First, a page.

“A timely story about what matters most deeply: our quest for love and acceptance….Jyotsna Sreenivasan’s writing speaks straight to the heart.”
—Kim Barnes, author of In the Kingdom of Men
And Laughter Fell from the Sky, the enthralling first novel from Jyotsna Sreenivasan, is a stirring contemporary love story about two young Indian-Americans trying to find love and their place in the world, while dealing with the confines and pressures of their culture and their families. A remarkable literary journey that carries the reader from the American heartland to the Pacific Northwest and into the teeming heart of India, And Laughter Fell from the Sky is a magnificent debut by a fresh and exciting new voice, immediately placing Sreenivasan alongside Jhumpa Lahiri, popular author of The Namesake, as an expert chronicler of the Indian-American cultural experience.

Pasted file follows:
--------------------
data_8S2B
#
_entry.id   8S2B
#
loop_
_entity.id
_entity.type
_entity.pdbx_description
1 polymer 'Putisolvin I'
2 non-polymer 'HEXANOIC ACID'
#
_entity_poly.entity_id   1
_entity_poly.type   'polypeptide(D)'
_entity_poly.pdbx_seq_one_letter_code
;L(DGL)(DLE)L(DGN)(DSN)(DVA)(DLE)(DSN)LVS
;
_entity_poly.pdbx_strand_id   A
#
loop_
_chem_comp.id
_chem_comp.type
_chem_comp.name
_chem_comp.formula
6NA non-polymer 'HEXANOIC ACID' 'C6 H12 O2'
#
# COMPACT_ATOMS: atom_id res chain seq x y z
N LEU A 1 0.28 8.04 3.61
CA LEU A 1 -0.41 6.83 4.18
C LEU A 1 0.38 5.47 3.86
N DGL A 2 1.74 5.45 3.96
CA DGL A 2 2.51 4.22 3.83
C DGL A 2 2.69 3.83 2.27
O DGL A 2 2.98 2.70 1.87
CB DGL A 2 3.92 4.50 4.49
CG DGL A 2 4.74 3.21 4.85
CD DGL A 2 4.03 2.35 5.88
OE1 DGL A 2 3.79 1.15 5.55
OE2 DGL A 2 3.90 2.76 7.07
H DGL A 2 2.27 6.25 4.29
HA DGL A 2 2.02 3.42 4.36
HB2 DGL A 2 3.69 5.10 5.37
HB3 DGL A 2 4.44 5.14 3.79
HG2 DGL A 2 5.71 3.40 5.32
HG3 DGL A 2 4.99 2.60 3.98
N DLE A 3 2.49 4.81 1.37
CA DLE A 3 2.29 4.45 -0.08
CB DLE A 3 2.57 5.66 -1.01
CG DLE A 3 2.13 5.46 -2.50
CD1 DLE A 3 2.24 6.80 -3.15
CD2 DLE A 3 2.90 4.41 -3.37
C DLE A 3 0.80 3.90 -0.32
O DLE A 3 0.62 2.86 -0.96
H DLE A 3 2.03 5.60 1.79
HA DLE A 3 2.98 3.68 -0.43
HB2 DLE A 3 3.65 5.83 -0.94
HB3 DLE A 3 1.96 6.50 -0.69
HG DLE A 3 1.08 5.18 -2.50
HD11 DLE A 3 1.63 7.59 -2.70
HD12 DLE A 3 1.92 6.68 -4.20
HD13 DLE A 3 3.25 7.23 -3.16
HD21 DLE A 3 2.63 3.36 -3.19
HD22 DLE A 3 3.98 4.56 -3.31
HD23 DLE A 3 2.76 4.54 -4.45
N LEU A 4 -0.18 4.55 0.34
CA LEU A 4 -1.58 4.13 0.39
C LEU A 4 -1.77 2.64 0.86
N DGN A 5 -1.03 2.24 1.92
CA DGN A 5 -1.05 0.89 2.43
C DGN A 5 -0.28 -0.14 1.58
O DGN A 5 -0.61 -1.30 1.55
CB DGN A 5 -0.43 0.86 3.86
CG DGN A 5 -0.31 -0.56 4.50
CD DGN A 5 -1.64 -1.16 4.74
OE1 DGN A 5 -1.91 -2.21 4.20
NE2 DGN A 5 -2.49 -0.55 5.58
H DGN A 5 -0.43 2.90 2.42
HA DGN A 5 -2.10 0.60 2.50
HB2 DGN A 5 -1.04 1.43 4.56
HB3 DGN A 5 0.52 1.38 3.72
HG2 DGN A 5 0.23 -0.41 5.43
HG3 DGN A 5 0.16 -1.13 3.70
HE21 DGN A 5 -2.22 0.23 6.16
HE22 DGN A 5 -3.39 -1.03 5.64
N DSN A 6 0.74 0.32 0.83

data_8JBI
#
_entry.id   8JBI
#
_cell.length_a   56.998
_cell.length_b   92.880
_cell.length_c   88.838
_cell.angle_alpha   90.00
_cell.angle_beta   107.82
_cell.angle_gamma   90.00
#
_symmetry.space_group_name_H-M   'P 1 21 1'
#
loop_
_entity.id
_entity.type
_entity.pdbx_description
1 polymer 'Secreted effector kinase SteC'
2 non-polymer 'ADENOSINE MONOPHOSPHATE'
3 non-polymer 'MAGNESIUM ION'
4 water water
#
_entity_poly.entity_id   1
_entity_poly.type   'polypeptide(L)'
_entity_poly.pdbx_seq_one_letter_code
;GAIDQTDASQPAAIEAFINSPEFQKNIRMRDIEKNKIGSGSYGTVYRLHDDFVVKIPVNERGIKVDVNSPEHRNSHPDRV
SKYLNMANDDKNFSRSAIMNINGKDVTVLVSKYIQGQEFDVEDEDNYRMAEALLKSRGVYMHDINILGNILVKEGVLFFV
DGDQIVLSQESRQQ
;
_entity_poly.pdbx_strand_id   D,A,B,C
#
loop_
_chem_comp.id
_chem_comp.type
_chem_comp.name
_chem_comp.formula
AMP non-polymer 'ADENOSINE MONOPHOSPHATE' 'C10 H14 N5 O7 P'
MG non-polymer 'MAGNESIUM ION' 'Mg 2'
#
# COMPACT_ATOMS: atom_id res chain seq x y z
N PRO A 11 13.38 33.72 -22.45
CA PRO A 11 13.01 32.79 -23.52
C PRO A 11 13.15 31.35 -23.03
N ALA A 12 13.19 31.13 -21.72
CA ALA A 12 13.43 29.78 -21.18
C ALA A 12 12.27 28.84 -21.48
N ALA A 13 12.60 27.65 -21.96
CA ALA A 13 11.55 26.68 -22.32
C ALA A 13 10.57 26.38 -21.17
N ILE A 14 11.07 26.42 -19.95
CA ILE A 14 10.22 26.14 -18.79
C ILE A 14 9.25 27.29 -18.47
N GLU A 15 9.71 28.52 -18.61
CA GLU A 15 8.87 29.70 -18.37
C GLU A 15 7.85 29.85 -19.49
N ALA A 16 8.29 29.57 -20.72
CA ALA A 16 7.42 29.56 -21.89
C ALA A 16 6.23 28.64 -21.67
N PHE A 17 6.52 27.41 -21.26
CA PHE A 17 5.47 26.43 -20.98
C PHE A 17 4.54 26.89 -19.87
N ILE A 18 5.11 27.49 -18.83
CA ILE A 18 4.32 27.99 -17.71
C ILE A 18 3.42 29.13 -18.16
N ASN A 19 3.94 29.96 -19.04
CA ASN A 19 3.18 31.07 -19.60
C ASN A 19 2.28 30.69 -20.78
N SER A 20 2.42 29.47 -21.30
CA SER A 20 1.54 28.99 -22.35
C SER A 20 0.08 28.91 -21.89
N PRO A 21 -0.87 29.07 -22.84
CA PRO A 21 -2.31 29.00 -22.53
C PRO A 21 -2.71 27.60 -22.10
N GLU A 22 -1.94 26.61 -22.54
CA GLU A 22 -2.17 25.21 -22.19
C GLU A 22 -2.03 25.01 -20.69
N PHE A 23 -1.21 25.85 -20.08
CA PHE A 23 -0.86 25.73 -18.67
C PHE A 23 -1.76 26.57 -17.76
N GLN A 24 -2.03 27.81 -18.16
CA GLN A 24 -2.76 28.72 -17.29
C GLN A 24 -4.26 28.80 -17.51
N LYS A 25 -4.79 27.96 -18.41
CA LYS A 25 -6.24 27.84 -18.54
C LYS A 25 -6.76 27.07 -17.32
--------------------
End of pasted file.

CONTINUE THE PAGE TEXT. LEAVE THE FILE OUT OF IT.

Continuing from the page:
|Product dimensions:||5.36(w) x 7.80(h) x 0.81(d)|
About the Author
The daughter of Indian immigrants, Jyotsna Sreenivasan was born and raised in Ohio. Her short fiction has appeared in numerous literary magazines and she has received literature grants from the Washington, D.C., Commission on the Arts and Humanities. The author of several nonfiction books published by academic presses and the creator of the online Gender Equality Bookstore, she lives in Moscow, Idaho, with her family. This is her first novel.
Most Helpful Customer Reviews